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Article
January 17, 1959

PREVENTION OF POSTPARTUM LACTATION BY ADMINISTRATION OF DELADUMONE DURING LABOR

Author Affiliations

Brooklyn, N. Y.

From the gynecologic and obstetric services, St. John's Episcopal Hospital.

JAMA. 1959;169(3):250-252. doi:10.1001/jama.1959.03000200048010
Abstract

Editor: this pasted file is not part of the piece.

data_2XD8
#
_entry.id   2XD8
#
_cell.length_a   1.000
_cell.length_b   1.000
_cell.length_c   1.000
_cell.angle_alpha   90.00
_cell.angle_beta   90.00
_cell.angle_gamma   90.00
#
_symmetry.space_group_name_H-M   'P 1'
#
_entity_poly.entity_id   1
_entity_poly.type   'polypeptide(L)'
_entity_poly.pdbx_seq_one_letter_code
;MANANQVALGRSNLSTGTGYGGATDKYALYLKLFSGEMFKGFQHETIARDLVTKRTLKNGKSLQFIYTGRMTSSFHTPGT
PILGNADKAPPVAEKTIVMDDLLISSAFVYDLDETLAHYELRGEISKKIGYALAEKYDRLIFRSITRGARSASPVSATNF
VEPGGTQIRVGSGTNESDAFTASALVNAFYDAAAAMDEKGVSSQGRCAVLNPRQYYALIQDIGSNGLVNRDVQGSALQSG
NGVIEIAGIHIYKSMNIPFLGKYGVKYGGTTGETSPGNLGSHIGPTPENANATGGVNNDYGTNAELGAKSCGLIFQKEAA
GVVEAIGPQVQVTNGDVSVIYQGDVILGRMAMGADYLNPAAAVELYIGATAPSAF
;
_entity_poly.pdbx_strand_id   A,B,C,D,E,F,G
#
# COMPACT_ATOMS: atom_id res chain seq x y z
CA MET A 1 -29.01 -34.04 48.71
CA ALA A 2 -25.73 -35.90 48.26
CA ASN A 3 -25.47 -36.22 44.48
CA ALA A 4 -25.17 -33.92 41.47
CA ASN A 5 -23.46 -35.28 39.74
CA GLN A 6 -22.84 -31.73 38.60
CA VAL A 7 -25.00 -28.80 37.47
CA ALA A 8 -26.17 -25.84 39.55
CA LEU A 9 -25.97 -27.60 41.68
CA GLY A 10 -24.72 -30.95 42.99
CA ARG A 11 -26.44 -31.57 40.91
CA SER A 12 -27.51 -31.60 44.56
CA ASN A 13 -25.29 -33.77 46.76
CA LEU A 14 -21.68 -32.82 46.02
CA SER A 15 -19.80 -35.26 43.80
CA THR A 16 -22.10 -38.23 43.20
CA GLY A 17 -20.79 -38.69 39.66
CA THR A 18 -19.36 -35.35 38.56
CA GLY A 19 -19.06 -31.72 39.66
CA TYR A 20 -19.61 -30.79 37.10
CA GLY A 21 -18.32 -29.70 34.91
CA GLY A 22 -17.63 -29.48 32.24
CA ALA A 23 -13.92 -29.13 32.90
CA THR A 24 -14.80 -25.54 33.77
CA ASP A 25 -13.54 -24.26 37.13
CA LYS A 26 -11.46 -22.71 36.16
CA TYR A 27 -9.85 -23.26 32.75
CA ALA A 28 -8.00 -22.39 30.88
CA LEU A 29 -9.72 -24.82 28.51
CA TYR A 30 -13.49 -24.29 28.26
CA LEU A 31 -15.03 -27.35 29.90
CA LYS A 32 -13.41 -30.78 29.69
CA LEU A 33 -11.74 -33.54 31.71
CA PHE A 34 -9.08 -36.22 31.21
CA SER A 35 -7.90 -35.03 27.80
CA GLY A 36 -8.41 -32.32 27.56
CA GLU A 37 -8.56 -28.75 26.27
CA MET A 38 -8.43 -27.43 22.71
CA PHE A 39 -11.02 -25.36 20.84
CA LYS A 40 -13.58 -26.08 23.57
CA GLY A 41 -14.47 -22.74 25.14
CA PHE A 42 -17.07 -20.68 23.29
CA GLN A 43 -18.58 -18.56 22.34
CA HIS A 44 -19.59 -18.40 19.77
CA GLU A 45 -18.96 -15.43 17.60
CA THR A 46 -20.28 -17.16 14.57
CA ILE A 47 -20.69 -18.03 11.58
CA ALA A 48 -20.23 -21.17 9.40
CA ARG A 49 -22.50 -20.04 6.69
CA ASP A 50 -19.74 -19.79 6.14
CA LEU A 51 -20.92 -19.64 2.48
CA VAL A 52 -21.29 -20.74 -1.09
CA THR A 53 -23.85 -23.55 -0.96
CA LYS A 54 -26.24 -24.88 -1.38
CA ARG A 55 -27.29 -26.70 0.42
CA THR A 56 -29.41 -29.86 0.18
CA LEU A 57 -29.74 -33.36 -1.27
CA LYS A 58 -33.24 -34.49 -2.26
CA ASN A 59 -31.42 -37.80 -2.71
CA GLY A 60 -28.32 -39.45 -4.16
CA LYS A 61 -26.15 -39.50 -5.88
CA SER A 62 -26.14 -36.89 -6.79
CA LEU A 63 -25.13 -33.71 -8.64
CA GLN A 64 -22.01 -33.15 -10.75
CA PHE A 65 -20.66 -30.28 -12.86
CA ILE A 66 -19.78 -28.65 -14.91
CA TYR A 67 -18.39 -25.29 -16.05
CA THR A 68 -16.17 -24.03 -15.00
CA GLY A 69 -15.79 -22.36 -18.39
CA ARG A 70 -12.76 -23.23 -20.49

Inhibition of postpartum lactation was accomplished in 197 women by single intramuscular injections of a preparation containing 90 mg. of testosterone enanthate and 4 mg. of estradiol valerate per cubic centimeter of sesame oil. Four modes of administration were compared. The least effective of the four consisted of administering 2 cc. immediately or within two hours after delivery; it rendered 22 (43 %)of 51 patients completely free from such complaints as breast pain or fulness. The most effective was a dose of 3 cc. given after the first stage of labor; it rendered 43 (92%) of 47 patients completely asymptomatic. The dosages did not exceed 3 cc., and there was no evidence that they affected the course of labor, interfered with postpartum physiological adjustments, or induced bleeding or masculinization in any patient. Inhibition of lactation by this combination of hormones was overcome, in two instances, when women decided to breast feed their infants and placed them to the breast. Although the suckling stimulus readily overcame the hormone-induced inhibition, this medication was evidently more effective than the classic procedures of fluid limitation, breast binders, diuretics, ice packs, and sedation.

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